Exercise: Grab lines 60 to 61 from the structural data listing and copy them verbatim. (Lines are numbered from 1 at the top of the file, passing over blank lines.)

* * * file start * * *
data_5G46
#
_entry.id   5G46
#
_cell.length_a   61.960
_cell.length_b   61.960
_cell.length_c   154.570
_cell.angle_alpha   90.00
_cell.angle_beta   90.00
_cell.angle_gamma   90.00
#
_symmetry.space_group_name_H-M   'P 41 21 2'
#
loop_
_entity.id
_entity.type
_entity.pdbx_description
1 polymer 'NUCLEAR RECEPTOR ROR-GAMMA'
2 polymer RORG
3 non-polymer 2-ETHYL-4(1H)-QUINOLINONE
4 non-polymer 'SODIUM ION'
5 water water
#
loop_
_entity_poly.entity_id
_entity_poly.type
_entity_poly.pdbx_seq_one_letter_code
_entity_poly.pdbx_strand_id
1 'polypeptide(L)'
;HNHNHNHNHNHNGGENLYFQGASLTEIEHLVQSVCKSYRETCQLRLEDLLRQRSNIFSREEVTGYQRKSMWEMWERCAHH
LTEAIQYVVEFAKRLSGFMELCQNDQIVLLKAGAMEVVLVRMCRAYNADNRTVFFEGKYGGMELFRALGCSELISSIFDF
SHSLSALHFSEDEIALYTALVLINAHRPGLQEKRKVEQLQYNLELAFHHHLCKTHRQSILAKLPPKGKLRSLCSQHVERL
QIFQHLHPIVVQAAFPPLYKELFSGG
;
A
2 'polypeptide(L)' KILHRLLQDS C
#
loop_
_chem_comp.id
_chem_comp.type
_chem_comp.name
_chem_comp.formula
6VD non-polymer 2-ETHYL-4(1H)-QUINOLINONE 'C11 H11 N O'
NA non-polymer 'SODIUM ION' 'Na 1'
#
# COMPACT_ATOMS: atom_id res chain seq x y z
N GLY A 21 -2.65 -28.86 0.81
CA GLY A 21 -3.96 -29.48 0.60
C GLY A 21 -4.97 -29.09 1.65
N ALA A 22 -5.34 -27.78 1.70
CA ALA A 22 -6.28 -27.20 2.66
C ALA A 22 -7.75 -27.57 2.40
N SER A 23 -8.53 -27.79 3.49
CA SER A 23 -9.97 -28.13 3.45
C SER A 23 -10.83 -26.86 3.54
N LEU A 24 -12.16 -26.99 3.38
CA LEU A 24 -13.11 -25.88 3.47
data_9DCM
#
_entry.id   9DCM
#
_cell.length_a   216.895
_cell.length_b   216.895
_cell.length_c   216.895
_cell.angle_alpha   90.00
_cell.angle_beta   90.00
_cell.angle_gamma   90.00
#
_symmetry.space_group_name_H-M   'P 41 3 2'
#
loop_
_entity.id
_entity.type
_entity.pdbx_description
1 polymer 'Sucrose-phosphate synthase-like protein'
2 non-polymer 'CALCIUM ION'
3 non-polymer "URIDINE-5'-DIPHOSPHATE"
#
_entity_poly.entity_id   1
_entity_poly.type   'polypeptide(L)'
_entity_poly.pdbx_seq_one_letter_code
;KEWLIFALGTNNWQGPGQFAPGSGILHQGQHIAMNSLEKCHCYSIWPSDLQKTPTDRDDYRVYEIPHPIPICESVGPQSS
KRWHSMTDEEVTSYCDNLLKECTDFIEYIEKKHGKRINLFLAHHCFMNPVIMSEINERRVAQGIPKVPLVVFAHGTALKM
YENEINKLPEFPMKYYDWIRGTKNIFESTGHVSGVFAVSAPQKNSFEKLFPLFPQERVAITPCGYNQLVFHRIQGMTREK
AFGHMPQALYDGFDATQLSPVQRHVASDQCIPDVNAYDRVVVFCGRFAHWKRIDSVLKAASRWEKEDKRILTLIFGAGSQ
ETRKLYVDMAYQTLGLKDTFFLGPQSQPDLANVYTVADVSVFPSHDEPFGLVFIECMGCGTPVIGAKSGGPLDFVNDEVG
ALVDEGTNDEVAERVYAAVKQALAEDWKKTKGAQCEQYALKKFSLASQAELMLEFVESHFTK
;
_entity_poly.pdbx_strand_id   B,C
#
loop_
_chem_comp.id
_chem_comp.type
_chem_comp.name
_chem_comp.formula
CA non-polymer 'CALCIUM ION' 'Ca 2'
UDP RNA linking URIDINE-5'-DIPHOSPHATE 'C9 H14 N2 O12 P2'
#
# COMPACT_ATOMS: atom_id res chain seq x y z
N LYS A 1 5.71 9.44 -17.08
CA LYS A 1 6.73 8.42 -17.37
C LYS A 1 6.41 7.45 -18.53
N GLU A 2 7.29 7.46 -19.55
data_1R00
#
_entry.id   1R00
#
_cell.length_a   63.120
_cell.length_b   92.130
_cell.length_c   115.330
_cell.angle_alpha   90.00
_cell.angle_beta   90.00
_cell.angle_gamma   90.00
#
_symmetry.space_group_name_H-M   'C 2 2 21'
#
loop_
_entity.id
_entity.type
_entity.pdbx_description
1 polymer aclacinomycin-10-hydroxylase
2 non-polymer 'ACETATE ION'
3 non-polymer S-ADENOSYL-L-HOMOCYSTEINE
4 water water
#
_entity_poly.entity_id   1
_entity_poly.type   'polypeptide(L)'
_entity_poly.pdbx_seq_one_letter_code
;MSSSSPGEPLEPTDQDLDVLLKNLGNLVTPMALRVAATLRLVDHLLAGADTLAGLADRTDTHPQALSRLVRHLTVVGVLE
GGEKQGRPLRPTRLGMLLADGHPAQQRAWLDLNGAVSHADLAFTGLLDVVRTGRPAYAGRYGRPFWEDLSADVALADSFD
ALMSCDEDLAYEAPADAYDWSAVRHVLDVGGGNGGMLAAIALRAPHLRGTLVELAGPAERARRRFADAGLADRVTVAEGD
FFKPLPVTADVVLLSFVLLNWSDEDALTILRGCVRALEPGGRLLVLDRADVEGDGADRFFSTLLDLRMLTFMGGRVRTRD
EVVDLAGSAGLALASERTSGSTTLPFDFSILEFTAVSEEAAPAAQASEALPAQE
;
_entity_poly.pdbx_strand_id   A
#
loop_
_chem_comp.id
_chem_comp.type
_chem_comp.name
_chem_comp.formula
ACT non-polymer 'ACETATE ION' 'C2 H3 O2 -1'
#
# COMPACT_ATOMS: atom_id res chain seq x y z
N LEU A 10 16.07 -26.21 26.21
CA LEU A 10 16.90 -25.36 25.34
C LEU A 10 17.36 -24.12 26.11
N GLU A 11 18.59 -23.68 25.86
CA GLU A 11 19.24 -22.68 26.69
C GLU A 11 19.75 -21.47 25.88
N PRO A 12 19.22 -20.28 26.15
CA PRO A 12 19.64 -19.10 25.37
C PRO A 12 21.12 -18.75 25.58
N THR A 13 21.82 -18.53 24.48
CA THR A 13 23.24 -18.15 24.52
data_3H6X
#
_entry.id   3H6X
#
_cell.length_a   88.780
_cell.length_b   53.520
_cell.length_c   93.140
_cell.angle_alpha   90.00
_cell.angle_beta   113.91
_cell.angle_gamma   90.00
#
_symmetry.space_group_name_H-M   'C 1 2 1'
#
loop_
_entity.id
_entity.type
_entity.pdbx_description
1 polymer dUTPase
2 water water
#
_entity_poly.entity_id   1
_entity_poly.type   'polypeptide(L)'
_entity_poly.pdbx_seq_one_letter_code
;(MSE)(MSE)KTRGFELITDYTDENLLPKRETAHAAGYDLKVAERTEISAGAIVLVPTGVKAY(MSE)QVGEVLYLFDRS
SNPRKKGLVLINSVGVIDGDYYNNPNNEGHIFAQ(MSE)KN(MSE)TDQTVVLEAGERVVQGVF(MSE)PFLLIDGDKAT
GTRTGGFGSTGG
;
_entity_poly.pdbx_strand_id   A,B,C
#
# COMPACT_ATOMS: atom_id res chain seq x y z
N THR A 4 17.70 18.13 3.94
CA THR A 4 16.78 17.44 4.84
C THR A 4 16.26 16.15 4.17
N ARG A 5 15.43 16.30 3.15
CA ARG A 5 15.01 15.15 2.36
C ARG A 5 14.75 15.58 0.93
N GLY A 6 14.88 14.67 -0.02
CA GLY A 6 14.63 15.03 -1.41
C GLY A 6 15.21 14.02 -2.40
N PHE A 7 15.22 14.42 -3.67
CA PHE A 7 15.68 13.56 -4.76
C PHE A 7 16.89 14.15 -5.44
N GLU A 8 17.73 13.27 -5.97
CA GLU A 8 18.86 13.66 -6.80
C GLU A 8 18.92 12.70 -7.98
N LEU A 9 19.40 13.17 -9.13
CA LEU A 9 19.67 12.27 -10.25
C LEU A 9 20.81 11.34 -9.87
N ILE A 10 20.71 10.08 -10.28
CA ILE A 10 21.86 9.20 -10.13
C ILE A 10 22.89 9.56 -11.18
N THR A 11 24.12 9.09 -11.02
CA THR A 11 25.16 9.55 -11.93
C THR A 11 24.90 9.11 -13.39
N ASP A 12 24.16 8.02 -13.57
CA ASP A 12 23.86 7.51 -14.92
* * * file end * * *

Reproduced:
_entry.id   9DCM
#